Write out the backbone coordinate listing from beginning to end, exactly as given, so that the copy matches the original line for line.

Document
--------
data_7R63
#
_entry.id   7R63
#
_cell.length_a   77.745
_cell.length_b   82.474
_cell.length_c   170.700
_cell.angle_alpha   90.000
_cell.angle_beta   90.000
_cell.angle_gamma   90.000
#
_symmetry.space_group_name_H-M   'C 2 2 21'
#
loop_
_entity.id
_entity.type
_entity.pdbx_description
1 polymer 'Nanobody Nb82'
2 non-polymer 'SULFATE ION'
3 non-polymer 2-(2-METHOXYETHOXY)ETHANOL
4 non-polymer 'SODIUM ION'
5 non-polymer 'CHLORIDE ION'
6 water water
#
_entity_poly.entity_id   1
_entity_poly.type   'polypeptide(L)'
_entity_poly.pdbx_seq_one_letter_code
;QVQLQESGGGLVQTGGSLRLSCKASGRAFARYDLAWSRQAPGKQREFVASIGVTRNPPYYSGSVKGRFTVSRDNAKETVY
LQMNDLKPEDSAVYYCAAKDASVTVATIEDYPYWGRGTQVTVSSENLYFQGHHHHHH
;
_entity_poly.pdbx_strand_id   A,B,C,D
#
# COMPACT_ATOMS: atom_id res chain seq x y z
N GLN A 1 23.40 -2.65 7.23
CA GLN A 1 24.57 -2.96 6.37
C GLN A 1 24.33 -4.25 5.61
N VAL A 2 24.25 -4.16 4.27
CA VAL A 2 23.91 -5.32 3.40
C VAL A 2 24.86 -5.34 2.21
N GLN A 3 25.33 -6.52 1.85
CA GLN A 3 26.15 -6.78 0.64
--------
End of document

data_7R63
#
_entry.id   7R63
#
_cell.length_a   77.745
_cell.length_b   82.474
_cell.length_c   170.700
_cell.angle_alpha   90.000
_cell.angle_beta   90.000
_cell.angle_gamma   90.000
#
_symmetry.space_group_name_H-M   'C 2 2 21'
#
loop_
_entity.id
_entity.type
_entity.pdbx_description
1 polymer 'Nanobody Nb82'
2 non-polymer 'SULFATE ION'
3 non-polymer 2-(2-METHOXYETHOXY)ETHANOL
4 non-polymer 'SODIUM ION'
5 non-polymer 'CHLORIDE ION'
6 water water
#
_entity_poly.entity_id   1
_entity_poly.type   'polypeptide(L)'
_entity_poly.pdbx_seq_one_letter_code
;QVQLQESGGGLVQTGGSLRLSCKASGRAFARYDLAWSRQAPGKQREFVASIGVTRNPPYYSGSVKGRFTVSRDNAKETVY
LQMNDLKPEDSAVYYCAAKDASVTVATIEDYPYWGRGTQVTVSSENLYFQGHHHHHH
;
_entity_poly.pdbx_strand_id   A,B,C,D
#
# COMPACT_ATOMS: atom_id res chain seq x y z
N GLN A 1 23.40 -2.65 7.23
CA GLN A 1 24.57 -2.96 6.37
C GLN A 1 24.33 -4.25 5.61
N VAL A 2 24.25 -4.16 4.27
CA VAL A 2 23.91 -5.32 3.40
C VAL A 2 24.86 -5.34 2.21
N GLN A 3 25.33 -6.52 1.85
CA GLN A 3 26.15 -6.78 0.64